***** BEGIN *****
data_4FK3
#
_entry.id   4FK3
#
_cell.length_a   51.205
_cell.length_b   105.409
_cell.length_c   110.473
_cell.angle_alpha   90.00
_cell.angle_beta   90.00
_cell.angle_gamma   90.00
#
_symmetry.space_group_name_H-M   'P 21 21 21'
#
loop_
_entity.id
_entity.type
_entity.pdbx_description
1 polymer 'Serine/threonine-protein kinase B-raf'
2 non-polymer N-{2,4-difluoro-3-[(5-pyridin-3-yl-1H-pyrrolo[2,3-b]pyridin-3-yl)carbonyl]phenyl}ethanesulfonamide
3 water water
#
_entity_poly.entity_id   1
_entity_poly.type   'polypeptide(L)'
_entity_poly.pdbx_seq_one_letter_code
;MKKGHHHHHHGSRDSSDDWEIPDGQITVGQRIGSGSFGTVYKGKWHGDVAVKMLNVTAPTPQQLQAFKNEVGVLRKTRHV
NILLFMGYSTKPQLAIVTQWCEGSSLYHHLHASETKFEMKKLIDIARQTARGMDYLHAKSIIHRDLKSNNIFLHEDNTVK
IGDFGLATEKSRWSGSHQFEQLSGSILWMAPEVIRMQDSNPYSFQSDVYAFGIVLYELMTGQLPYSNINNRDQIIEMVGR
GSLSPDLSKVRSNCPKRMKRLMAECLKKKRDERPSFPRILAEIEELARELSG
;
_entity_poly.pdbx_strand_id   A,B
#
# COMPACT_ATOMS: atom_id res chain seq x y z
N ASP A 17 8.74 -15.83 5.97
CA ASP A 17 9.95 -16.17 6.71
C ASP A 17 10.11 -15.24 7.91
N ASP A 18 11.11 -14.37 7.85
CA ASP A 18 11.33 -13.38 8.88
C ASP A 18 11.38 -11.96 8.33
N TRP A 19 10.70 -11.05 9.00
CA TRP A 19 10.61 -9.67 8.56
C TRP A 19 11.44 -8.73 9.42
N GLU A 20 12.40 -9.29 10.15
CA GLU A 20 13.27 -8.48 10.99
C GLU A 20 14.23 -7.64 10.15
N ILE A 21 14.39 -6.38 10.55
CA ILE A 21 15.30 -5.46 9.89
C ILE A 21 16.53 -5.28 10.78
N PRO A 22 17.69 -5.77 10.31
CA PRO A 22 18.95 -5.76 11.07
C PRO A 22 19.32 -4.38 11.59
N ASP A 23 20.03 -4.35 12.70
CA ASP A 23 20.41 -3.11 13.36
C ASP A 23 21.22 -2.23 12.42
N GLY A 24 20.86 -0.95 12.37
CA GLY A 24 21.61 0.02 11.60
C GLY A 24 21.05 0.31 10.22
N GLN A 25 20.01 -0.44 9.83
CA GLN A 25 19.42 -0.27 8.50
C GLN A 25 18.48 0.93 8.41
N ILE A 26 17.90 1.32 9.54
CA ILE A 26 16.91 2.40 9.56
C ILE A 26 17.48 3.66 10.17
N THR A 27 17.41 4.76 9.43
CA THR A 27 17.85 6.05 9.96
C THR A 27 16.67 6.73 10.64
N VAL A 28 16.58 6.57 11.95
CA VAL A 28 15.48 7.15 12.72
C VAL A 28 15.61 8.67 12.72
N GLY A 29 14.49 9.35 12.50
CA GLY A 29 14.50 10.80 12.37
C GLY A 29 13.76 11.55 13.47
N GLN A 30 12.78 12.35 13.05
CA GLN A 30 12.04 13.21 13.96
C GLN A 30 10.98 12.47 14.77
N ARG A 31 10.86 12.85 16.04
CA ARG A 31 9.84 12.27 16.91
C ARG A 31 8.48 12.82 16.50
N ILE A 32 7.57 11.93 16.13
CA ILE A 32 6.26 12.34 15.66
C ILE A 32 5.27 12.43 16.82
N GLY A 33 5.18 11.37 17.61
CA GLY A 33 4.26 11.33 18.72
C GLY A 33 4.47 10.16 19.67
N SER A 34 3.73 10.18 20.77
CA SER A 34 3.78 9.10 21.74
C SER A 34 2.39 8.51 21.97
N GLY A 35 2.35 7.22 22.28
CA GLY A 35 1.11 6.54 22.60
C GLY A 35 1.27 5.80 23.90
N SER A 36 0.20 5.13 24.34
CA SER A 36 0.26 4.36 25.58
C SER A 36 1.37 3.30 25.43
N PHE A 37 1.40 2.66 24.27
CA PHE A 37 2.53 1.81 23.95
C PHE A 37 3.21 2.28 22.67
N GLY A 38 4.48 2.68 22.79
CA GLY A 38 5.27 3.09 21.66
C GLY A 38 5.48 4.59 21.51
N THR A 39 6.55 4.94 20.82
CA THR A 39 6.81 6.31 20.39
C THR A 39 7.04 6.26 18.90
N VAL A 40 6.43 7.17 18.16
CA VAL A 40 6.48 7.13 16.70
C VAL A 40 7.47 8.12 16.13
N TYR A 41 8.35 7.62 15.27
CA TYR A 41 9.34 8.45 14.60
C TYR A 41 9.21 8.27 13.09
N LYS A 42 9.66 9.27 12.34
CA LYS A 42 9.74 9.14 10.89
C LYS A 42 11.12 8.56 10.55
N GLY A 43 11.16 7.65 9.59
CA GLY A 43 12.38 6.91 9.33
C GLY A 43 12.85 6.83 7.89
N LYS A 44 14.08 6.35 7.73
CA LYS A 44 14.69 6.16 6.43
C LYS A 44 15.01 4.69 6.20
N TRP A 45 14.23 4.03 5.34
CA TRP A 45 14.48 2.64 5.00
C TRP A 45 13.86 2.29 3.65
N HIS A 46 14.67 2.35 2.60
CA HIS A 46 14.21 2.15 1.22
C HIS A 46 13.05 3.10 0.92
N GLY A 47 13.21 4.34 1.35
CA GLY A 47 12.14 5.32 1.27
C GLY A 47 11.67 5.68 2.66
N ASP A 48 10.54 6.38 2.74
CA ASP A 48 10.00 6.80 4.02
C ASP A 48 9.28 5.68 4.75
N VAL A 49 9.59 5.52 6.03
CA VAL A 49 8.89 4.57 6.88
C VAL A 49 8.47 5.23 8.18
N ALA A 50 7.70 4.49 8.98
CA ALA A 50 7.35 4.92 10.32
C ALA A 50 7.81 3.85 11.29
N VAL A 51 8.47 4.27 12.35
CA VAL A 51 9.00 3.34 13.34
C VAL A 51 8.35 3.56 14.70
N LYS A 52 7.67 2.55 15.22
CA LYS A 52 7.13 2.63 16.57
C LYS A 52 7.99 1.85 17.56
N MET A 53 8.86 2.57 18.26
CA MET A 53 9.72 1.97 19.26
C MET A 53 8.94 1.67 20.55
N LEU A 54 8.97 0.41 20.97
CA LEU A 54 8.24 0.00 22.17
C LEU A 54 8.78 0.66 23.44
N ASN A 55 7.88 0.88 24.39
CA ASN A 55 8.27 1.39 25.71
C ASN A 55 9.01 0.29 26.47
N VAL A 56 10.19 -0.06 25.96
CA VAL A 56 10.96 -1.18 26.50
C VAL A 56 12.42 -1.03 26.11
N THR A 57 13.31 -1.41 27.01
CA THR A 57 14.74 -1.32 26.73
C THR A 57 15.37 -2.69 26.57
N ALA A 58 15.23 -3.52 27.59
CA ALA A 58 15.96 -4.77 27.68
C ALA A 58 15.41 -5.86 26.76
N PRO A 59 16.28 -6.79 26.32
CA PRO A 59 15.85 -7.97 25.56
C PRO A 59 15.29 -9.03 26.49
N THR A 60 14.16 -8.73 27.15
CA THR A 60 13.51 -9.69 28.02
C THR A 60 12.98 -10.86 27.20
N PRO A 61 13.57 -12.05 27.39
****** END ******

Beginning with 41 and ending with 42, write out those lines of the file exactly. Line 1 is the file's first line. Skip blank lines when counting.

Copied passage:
C TRP A 19 11.44 -8.73 9.42
N GLU A 20 12.40 -9.29 10.15